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The Role Of Trade In Japan's Economy

4171 words - 17 pages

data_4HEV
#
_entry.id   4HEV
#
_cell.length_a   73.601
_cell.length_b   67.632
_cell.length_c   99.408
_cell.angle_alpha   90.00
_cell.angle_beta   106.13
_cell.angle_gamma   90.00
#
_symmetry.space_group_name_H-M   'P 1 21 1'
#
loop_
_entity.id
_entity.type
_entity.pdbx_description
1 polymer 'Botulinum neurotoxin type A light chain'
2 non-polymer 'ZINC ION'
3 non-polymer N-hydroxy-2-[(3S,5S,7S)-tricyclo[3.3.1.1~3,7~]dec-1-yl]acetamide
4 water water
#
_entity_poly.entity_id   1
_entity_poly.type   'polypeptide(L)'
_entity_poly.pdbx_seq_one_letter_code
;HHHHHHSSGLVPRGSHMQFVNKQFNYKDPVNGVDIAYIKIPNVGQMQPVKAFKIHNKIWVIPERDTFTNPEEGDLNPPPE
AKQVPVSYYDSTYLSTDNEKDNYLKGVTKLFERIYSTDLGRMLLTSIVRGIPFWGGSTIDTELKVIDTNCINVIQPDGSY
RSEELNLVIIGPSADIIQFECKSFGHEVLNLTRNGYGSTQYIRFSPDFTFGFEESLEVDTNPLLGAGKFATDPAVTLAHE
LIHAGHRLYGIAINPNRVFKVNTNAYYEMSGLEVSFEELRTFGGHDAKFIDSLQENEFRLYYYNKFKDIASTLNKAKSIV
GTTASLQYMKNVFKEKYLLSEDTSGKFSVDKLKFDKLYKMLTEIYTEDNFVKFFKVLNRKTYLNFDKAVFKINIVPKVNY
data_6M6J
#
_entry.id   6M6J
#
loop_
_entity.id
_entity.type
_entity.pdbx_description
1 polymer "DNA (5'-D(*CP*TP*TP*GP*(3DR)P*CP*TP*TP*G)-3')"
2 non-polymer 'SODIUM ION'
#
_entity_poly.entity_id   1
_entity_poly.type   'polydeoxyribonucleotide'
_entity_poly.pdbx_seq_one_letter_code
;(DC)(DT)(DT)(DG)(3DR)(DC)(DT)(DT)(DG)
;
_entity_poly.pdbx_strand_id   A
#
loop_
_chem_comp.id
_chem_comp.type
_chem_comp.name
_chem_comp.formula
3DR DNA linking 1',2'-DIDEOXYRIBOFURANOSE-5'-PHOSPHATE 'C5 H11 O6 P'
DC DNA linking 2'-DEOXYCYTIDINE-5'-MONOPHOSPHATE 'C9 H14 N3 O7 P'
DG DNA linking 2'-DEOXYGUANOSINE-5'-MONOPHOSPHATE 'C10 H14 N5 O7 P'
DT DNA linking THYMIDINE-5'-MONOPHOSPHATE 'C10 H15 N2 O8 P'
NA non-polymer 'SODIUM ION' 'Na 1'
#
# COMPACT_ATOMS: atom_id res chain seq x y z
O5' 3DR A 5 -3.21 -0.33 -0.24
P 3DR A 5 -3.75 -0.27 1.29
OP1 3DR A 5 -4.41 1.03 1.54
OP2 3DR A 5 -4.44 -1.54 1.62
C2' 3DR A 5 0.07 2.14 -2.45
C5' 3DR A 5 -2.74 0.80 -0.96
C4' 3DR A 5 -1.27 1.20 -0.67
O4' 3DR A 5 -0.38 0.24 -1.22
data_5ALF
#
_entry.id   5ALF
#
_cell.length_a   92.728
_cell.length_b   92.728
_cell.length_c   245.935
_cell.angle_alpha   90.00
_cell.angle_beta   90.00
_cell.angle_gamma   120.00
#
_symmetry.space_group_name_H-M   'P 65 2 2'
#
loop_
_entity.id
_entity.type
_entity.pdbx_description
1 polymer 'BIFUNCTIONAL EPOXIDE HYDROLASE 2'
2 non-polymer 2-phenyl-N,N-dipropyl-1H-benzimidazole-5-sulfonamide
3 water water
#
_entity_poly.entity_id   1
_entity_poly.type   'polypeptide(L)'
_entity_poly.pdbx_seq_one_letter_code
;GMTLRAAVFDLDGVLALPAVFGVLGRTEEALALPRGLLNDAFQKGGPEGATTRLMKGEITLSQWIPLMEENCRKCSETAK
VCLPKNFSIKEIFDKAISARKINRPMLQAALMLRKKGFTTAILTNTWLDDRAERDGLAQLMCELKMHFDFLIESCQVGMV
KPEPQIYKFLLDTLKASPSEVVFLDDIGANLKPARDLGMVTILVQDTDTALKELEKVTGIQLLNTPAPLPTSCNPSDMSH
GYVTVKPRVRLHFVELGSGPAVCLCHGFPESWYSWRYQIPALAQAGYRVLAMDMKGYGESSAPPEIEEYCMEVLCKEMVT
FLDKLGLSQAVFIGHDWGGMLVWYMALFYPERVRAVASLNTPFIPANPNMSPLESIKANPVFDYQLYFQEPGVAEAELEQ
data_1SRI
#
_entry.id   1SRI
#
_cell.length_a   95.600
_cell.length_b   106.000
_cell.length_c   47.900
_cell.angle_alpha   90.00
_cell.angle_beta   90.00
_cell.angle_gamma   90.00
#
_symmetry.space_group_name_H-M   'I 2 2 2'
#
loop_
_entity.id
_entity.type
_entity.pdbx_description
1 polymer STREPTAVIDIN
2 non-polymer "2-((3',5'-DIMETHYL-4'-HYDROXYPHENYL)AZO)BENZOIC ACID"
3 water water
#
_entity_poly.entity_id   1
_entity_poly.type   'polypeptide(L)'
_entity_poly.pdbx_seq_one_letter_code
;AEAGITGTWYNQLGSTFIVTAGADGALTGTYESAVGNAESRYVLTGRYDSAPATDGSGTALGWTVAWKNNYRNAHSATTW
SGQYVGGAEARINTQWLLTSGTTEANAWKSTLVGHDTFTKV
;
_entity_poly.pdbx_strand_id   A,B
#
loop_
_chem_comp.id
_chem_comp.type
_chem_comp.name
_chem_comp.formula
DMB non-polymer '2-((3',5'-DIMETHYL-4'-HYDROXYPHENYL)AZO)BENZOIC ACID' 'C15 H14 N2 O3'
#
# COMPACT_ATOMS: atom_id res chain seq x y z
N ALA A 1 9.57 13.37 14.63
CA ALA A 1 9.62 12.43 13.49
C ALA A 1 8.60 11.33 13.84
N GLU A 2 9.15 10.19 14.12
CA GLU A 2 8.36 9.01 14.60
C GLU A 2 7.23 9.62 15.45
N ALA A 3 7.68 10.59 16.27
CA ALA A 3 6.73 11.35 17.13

The purpose of this paper is to examine the proposition that has been put forth by many that Japan's post-war economic success has been due to a policy of export-led growth. It is important to understand that Japan is currently the second largest economy in the world. Even more, the country enjoyed decades of economic growth following World War II that was unmatched by all other countries around the world (Economic Overview, 2007). However, a determination of whether exports are an important part of this growth requires both an analysis of economic policies and developments in the country, as well as a comparison of these policies to a theoretical framework explaining economic growth.Theoretical Framework of ExportsBlumenthal (1972) explained that exports can be an important part of an economy's growth in three different ways. First, exports are how a country obtains money that contributes to growth in its gross domestic product. In order for a country to see growth in its GDP, it must have a continuous level of exports to foreign countries. In addition, increases in the level of exports from a country actually help to increase the level of production in other industries within the country. For example, a country may have a high level of exports of agricultural products. The exports in the agricultural industry help industries that produce farm equipment, as well as the shipping industry and even the chemical industry that produces the pesticides and fertilisers needed to produce high yields of crops.The third way explains how exports help a country to create a level of trade with foreign countries that in turn bring in new technologies and innovations. As new products are brought into a country through trade, these products can be sold by domestic companies. Even more, they can help to bring in new technologies that can spur innovation from domestic companies (Blumenthal, 1972).However, there is another theory, the theory of trade elasticity, which highlights the fact that as the level of exports from a country grows, the level of imports are also likely to grow because the country will spend more money and have a greater demand for foreign products. This creates an imperfect balance for a country because it may have a high level of exports, but the money earned from these exports will likely fuel a greater desire to purchase foreign-made goods. In order for a country to see continuous growth from exports, it must control the level of buying that takes place from foreign countries. Otherwise, the demand for foreign-made products may increase to the point where the level of imports actually outpaces exports. The result leads to an account deficit, or a balance that is negative, because more money is going out than coming in (Crane, Crowley & Quayyum, 2007).What these theories explain is that if Japan is an export-led economy, then it will have economic policies that encourage export while also attempting to prevent a high level of imports...

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